How to Lose 18 Pounds Within 2 Months by Running

Lose the weight you want with a solid running plan.

Lose the weight you want with a solid running plan.

Two months is about nine weeks, so losing 18 pounds in two months means a loss of two pounds per week -- a healthy, attainable goal. You need to burn approximately 7,000 calories to lose two pounds of fat; a combination of diet and exercise is essential for your success, and running is an excellent exercise for fat burning. It’s helpful if you actually enjoy running as it will drive you to keep on plan. Enlist a partner to join you and keep you motivated.

Figure out how many calories you consume per day. Keep a food journal, as people are often surprised by what they actually eat and drink when they see it written down. By recording your diet, you won’t forget about that handful of nuts you downed before dinner or the muffin you had with your coffee. If you’ve been maintaining your weight at your current activity and caloric level, adjust your diet to consume 3,500 fewer calories per week. If the weight has been creeping up, you may have to reduce your calorie consumption even more. Use an online calorie calculator to figure out how many calories per day you should be consuming to maintain your weight, and then reduce that number by 500. Your muscles won't function as well on a fatty diet, so try to keep your fat consumption under 25 percent. Ensure your diet is balanced to provide you with the energy for your running program.

Plan your run. A 150-pound person will burn approximately 100 calories every ten minutes at a speed of 5 mph, a comfortable pace. To burn 500 calories that day, you’ll need to run at 5 mph for about 50 minutes – that’s just over four miles. So get in your car, set the trip odometer to zero and measure a route that’s four miles. If that same 150-pound person runs at 6.7 mph, it would take 37 minutes of running to burn 500 calories. If you’d prefer to run five days a week, you’d need to run for 70 minutes at 5 mph or 52 minutes at 6.7 mph. Since it’s hard to know just how fast you’re running, set your route based on the speed and time you’d like to run and let a comfortable pace be your guide. Time your run to figure out your speed, then calculate the number of calories burned based on your distance and time. Adjust your route as necessary. Or, just enjoy your run, push yourself and feel good about your accomplishment.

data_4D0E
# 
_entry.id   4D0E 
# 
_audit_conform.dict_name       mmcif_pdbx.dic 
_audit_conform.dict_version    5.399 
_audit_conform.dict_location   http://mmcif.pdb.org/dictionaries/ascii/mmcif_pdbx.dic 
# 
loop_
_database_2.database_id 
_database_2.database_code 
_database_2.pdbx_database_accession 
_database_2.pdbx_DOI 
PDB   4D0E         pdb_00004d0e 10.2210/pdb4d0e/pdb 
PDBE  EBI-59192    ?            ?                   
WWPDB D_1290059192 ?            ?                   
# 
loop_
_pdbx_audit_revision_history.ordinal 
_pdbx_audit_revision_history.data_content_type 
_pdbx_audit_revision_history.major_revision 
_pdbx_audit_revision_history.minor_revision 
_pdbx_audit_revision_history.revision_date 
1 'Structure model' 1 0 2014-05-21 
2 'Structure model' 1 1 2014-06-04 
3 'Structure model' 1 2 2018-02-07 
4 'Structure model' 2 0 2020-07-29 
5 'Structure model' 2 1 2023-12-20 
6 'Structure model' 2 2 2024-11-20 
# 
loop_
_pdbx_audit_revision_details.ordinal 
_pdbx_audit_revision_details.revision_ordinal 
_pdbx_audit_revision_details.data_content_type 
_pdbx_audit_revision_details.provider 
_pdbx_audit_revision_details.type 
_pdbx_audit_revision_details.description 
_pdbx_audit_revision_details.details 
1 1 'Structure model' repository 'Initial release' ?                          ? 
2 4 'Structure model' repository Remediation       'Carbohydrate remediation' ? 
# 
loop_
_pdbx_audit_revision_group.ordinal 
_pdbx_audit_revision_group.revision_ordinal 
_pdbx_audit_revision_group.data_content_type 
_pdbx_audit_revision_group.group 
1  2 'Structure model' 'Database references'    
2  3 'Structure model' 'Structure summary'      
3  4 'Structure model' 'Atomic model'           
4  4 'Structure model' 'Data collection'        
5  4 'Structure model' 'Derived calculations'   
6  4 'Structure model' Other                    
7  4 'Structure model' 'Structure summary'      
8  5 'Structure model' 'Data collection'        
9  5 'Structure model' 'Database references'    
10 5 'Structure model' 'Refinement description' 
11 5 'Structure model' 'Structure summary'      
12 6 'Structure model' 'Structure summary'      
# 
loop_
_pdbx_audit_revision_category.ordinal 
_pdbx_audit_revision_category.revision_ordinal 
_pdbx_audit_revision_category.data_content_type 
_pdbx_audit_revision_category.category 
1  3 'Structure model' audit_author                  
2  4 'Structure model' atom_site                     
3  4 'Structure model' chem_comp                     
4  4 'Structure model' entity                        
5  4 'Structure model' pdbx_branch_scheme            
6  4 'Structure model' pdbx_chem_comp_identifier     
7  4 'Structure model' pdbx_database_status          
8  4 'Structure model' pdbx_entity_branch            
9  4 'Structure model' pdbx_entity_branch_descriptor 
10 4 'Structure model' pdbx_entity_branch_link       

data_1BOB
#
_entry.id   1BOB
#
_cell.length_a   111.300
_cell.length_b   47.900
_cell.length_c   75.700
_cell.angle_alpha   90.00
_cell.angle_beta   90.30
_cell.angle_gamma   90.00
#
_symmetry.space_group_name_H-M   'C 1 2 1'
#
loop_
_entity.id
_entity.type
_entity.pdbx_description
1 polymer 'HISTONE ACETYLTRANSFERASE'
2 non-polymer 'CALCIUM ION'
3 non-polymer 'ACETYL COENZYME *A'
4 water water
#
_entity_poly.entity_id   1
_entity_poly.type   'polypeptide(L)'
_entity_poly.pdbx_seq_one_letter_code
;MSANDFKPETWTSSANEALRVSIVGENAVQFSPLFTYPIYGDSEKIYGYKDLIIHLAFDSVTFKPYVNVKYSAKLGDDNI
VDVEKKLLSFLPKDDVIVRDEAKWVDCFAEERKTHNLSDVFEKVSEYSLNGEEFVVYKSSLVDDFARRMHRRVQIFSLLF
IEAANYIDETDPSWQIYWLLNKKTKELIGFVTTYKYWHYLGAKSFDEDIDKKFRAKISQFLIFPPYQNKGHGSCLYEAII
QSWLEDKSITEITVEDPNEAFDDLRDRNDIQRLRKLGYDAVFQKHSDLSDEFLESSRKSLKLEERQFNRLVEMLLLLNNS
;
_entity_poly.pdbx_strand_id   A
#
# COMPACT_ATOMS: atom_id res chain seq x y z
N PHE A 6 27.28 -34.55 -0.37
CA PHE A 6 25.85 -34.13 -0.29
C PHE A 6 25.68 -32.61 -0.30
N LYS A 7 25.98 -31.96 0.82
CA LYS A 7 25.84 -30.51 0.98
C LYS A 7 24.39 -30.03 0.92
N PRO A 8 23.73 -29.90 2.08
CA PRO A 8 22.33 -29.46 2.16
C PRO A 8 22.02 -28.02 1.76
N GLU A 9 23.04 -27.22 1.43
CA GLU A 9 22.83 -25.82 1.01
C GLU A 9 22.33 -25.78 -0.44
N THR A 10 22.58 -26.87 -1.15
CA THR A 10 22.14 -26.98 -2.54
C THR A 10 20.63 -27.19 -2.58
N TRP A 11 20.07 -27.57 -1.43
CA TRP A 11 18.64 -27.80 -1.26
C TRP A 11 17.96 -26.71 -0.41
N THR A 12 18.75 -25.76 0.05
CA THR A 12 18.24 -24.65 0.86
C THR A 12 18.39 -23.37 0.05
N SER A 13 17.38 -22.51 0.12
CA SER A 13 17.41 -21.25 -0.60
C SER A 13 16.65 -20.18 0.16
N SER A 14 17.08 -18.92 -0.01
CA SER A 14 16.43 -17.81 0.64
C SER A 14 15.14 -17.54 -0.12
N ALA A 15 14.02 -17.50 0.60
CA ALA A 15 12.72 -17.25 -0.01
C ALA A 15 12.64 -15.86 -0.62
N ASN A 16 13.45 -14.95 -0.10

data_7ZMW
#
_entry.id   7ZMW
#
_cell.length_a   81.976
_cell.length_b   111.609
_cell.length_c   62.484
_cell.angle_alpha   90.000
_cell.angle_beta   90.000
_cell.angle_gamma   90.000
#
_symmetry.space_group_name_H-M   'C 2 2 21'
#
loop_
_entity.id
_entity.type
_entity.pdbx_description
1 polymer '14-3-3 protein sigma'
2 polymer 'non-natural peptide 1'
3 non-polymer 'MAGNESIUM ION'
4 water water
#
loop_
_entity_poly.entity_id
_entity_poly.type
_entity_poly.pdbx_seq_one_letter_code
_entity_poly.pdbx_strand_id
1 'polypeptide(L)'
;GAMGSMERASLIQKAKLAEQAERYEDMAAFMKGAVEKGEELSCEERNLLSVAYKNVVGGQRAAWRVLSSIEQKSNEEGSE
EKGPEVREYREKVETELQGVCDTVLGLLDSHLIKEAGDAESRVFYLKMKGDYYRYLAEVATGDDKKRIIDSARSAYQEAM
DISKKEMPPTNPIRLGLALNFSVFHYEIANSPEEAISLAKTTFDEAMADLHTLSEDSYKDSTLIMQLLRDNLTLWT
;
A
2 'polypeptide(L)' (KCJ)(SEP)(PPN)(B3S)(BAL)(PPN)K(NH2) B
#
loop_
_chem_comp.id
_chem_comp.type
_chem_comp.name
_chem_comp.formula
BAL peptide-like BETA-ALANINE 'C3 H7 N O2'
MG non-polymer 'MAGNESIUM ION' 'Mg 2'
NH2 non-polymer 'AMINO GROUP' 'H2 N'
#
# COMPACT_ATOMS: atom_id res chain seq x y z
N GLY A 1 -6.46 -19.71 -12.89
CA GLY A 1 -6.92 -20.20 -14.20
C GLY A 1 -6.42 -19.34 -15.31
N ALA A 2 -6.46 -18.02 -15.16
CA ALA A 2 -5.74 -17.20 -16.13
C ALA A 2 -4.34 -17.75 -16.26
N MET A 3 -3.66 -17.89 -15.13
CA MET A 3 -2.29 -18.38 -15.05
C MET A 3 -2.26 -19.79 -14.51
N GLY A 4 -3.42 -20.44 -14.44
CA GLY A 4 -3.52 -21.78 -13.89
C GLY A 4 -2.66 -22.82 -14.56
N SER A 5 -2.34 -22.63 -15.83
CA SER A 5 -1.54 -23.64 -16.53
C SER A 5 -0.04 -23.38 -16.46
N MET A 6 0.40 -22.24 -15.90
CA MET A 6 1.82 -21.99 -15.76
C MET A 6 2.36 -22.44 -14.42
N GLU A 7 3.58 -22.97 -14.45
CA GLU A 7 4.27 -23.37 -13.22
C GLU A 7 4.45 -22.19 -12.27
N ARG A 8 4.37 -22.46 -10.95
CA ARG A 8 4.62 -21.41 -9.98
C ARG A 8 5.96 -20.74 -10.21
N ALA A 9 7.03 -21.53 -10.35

Hop on a treadmill. And remember technique counts -- if you hold on to the side handles, you’ll burn fewer calories than with your arms swinging at your sides. Set the speed at a comfortable pace, increasing and decreasing the elevation as you run. Treadmills are easier than running outside in terms of counting calories because it does it for you. If you want to, get off sooner, run faster and/or increase the elevation. Some people like to run fast for a few minutes – say 8 mph – and follow that by a few minutes at a slower speed – say 4.5 mph. Slow and steady is an easy way keep up the pace, but won’t burn the calories as quickly.

Weigh yourself once a week. Keep in mind calorie counters on treadmills aren’t necessarily accurate, nor are the numbers quoted for running since they don’t take into account muscle mass, metabolism or form. Take the numbers with a grain of salt. Adjust your running program to ensure you’re losing those 2 pounds every week. If you fall behind, increase your exercise the following week to catch up. And don’t forget strength training, which the CDC recommends doing twice a week, focusing on all major muscle groups. The more lean muscle you have, the more calories you burn since lean tissue is more metabolically active.

Items you will need

  • Food journal
  • Running shoes

Tip

  • As your muscles become more efficient at running, you’ll burn fewer calories, so expect the weight to come off more quickly at the beginning of your program. Cross-training is one way to prevent that dip in calorie-burning due to muscle efficiency.
 

About the Author

Based in Toronto, Christine Pillman has worked as a writer and editor since 1996. She has worked for Harlequin Enterprises, "Scott's" directories and "Boards" magazine. Pillman earned an honors B.A. in English from the University of Toronto, as well as a diploma in book and magazine publishing from Centennial College.

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